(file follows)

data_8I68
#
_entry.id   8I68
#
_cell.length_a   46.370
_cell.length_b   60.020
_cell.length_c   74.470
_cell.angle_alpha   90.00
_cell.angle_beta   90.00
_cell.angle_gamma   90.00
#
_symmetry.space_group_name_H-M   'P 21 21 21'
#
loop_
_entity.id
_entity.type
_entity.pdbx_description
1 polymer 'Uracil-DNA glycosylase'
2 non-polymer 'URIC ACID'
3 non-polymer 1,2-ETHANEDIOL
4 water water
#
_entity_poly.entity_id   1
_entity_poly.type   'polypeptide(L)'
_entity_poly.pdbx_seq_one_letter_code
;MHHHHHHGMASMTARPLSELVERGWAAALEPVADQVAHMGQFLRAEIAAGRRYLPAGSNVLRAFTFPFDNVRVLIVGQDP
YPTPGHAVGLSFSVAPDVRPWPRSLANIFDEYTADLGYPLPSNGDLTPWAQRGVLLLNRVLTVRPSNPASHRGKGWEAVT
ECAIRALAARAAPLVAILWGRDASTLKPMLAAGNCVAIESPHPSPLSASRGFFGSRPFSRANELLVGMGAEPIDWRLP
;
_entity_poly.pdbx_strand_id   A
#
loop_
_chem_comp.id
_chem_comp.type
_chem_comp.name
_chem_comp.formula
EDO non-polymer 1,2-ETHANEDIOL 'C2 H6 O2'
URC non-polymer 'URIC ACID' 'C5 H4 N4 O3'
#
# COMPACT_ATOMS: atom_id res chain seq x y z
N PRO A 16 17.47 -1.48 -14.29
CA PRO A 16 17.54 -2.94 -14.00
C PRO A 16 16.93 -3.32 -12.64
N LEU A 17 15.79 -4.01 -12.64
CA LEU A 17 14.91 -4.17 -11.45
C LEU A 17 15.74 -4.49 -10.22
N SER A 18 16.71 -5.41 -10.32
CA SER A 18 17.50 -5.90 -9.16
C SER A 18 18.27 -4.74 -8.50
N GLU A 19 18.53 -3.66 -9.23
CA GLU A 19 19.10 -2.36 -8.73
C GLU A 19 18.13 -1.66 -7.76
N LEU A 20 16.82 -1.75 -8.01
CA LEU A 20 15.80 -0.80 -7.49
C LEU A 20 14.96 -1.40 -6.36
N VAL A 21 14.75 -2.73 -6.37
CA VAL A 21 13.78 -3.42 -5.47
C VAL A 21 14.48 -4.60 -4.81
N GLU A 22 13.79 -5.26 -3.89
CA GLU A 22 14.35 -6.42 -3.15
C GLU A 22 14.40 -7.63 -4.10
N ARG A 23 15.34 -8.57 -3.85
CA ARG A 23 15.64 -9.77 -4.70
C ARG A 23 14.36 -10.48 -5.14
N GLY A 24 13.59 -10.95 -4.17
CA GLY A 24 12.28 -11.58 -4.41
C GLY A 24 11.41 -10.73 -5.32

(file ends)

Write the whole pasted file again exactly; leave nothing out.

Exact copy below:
data_8I68
#
_entry.id   8I68
#
_cell.length_a   46.370
_cell.length_b   60.020
_cell.length_c   74.470
_cell.angle_alpha   90.00
_cell.angle_beta   90.00
_cell.angle_gamma   90.00
#
_symmetry.space_group_name_H-M   'P 21 21 21'
#
loop_
_entity.id
_entity.type
_entity.pdbx_description
1 polymer 'Uracil-DNA glycosylase'
2 non-polymer 'URIC ACID'
3 non-polymer 1,2-ETHANEDIOL
4 water water
#
_entity_poly.entity_id   1
_entity_poly.type   'polypeptide(L)'
_entity_poly.pdbx_seq_one_letter_code
;MHHHHHHGMASMTARPLSELVERGWAAALEPVADQVAHMGQFLRAEIAAGRRYLPAGSNVLRAFTFPFDNVRVLIVGQDP
YPTPGHAVGLSFSVAPDVRPWPRSLANIFDEYTADLGYPLPSNGDLTPWAQRGVLLLNRVLTVRPSNPASHRGKGWEAVT
ECAIRALAARAAPLVAILWGRDASTLKPMLAAGNCVAIESPHPSPLSASRGFFGSRPFSRANELLVGMGAEPIDWRLP
;
_entity_poly.pdbx_strand_id   A
#
loop_
_chem_comp.id
_chem_comp.type
_chem_comp.name
_chem_comp.formula
EDO non-polymer 1,2-ETHANEDIOL 'C2 H6 O2'
URC non-polymer 'URIC ACID' 'C5 H4 N4 O3'
#
# COMPACT_ATOMS: atom_id res chain seq x y z
N PRO A 16 17.47 -1.48 -14.29
CA PRO A 16 17.54 -2.94 -14.00
C PRO A 16 16.93 -3.32 -12.64
N LEU A 17 15.79 -4.01 -12.64
CA LEU A 17 14.91 -4.17 -11.45
C LEU A 17 15.74 -4.49 -10.22
N SER A 18 16.71 -5.41 -10.32
CA SER A 18 17.50 -5.90 -9.16
C SER A 18 18.27 -4.74 -8.50
N GLU A 19 18.53 -3.66 -9.23
CA GLU A 19 19.10 -2.36 -8.73
C GLU A 19 18.13 -1.66 -7.76
N LEU A 20 16.82 -1.75 -8.01
CA LEU A 20 15.80 -0.80 -7.49
C LEU A 20 14.96 -1.40 -6.36
N VAL A 21 14.75 -2.73 -6.37
CA VAL A 21 13.78 -3.42 -5.47
C VAL A 21 14.48 -4.60 -4.81
N GLU A 22 13.79 -5.26 -3.89
CA GLU A 22 14.35 -6.42 -3.15
C GLU A 22 14.40 -7.63 -4.10
N ARG A 23 15.34 -8.57 -3.85
CA ARG A 23 15.64 -9.77 -4.70
C ARG A 23 14.36 -10.48 -5.14
N GLY A 24 13.59 -10.95 -4.17
CA GLY A 24 12.28 -11.58 -4.41
C GLY A 24 11.41 -10.73 -5.32